On Wednesday, the U.S. Trade Representative’s office said officials from the two sides discussed “ways to achieve fairness, reciprocity and balance in trade relations,” and focused on China’s pledge to buy a substantial amount of agricultural, energy, manufactured, and other products and services from the United States.”

The U.S. trade agency said the talks also focused on ways to ensure enforcement and verification of Chinese follow-through on any commitments it makes to the United States.

Steps taken

U.S. and Chinese officials made more progress on straightforward issues such as working out the details of Chinese pledges to buy a “substantial amount” of U.S. agricultural, energy and manufactured goods and services, sources said.

Since the Trump-Xi meeting, China has resumed purchases of U.S. soybeans. Buying had slumped after China imposed a 25 percent import duty on U.S. shipments of the oilseed on July 6 in response to U.S. tariffs.

China has also cut tariffs on U.S. cars, dialed back on an industrial development plan known as “Made in China 2025” and told its state refiners to buy more U.S. oil.

Earlier this week, China approved five genetically modified crops for import, the first in about 18 months, which could boost its overseas grains purchases and ease U.S. pressure to open its markets to more farm goods.

$.99* .COM Domain! You be you with us!

Protectionism, Dysfunction Could Hurt US Businesses, Warns Chamber of Commerce

Rising global authoritarianism, trade protectionism and the weakening of global institutions threaten U.S. businesses, the head of the U.S. Chamber of Commerce warned Thursday.

In his annual address, Chamber of Commerce CEO Tom Donohue said for now the U.S. economy is strong and business owners are consistently optimistic, crediting “deregulation and tax reform.”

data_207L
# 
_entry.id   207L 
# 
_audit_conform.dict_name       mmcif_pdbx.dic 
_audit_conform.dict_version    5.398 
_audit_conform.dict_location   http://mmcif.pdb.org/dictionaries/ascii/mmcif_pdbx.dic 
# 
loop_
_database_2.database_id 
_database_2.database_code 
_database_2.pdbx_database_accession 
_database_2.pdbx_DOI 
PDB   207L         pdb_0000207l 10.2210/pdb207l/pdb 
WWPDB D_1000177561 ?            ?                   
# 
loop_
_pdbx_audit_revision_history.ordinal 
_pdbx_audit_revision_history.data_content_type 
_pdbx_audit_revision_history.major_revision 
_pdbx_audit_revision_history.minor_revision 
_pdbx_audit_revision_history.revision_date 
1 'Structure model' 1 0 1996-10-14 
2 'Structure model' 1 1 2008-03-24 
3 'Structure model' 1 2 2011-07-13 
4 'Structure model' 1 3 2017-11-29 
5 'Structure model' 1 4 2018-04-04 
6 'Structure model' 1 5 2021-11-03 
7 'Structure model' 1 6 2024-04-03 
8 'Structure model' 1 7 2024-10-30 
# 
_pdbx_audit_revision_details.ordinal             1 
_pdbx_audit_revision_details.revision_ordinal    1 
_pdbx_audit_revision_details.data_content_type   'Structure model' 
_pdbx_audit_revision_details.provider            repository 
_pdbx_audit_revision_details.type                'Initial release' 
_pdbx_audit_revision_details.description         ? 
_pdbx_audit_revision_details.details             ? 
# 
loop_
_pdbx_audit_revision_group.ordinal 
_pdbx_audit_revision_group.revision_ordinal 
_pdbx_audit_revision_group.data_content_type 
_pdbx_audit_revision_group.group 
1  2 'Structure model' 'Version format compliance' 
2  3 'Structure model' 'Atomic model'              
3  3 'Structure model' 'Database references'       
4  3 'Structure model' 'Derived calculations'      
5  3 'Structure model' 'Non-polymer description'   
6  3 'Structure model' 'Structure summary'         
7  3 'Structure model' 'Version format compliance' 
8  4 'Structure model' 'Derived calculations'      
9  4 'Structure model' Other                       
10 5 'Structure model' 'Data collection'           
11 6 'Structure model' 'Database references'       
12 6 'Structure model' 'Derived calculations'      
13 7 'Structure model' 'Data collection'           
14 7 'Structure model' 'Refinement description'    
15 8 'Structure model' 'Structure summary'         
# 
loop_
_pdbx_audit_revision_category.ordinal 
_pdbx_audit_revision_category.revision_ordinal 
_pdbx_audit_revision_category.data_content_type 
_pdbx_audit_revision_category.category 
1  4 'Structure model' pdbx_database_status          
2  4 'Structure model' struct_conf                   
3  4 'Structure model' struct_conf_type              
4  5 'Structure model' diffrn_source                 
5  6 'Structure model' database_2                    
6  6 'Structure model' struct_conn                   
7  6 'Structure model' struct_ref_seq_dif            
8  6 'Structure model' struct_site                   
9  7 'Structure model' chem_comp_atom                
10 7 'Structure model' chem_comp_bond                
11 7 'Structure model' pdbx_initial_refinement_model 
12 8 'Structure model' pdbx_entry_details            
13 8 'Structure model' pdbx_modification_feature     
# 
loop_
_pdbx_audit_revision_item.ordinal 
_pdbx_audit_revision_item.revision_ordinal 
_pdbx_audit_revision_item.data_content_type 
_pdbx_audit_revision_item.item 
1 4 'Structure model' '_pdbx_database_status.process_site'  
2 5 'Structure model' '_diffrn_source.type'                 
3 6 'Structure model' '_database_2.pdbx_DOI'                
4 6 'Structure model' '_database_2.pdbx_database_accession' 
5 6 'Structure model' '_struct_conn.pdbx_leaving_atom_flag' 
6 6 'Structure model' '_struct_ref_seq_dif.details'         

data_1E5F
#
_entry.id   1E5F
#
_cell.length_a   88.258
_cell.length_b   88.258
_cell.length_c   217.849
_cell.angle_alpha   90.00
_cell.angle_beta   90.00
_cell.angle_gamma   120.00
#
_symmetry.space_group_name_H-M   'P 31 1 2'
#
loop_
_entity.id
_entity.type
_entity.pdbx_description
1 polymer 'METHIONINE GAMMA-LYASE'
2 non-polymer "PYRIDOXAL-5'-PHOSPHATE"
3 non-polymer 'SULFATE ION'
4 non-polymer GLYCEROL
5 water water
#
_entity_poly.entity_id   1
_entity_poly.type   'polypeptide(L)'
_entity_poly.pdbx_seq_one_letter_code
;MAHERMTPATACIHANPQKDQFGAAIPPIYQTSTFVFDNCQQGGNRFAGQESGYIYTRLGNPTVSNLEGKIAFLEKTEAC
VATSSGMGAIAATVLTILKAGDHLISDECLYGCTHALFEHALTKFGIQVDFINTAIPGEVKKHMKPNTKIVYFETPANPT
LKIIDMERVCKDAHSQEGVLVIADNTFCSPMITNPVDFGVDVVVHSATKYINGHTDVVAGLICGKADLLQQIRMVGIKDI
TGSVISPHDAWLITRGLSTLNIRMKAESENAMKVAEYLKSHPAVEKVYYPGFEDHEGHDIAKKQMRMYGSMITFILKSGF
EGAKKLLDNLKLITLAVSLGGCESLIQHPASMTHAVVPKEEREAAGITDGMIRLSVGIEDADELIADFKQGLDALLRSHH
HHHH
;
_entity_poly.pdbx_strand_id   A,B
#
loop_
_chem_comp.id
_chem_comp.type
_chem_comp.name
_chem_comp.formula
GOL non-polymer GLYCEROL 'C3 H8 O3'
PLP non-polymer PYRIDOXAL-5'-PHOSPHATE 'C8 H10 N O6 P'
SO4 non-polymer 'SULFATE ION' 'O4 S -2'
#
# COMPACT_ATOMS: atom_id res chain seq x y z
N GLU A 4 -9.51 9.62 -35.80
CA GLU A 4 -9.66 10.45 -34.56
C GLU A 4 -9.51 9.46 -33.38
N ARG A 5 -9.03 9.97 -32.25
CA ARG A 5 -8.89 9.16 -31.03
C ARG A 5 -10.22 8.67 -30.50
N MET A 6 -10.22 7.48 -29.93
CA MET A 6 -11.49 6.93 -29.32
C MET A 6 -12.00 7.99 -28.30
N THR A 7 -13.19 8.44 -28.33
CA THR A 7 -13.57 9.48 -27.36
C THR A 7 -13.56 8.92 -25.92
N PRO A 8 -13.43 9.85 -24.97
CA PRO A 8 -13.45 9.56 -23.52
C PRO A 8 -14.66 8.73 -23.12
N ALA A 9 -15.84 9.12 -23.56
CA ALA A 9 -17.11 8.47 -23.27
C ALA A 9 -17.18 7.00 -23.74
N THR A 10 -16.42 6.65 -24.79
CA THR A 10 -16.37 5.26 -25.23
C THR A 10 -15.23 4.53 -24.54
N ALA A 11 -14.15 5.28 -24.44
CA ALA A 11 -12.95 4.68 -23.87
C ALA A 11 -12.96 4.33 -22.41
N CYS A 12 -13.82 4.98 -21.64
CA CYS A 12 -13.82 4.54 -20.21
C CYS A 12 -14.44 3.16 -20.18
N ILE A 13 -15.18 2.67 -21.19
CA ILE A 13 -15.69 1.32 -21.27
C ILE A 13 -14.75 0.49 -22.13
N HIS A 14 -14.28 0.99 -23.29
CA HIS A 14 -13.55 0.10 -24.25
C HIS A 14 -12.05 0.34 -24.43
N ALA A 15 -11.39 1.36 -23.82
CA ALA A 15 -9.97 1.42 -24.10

But Donohue also defended the system of alliances and multilateral institutions set up by the United States after World War II – an implicit criticism of U.S. President Donald Trump’s “America First” policies.

“The U.S. and our allies spent the last 70 years working to expand democracy and freedom,” Donohue said. “Today, we face the task of rebuilding domestic consensus for supporting democracy abroad.”

Donohue also warned against domestic political dysfunction, including the inability of U.S. lawmakers to pass immigration reform.

The comments come amid a prolonged partial government shutdown related to President Donald Trump’s demand for Congress to provide funds to build a wall on the southern U.S. border.

Building the wall would fulfill a key campaign promise for Trump, who regularly portrays immigrants as a threat. Though he didn’t criticize Trump directly, Donohue said immigrants are crucial to the U.S. economy.

“Employers don’t have the workers they need at every skill level in key industries such as health, agriculture, manufacturing, and transportation,” Donohue said. “Our nation must continue to attract and welcome industrious and innovative people from all over the world.”

U.S. lawmakers, he said, should reach a compromise that would provide legal protection for the so-called Dreamers, who came to the U.S. illegally as children. He also called for Congress to approve the “resources necessary to secure the border.”

Donohue also slammed Trump’s trade policies, saying tariffs on China and other countries are “taxes paid by American families and American businesses, not by foreigners.”

“Instead of undermining our own economy, let’s work with our allies to apply pressure on China and use the tools provided by the U.S. trade and international laws that we helped create,” he said.

$.99* .COM Domain! You be you with us!


Copyright © 2019 Український Канал  |  допомога: dmnsa  •  правда україни  •  wстудія  •  sellines  •  купуй!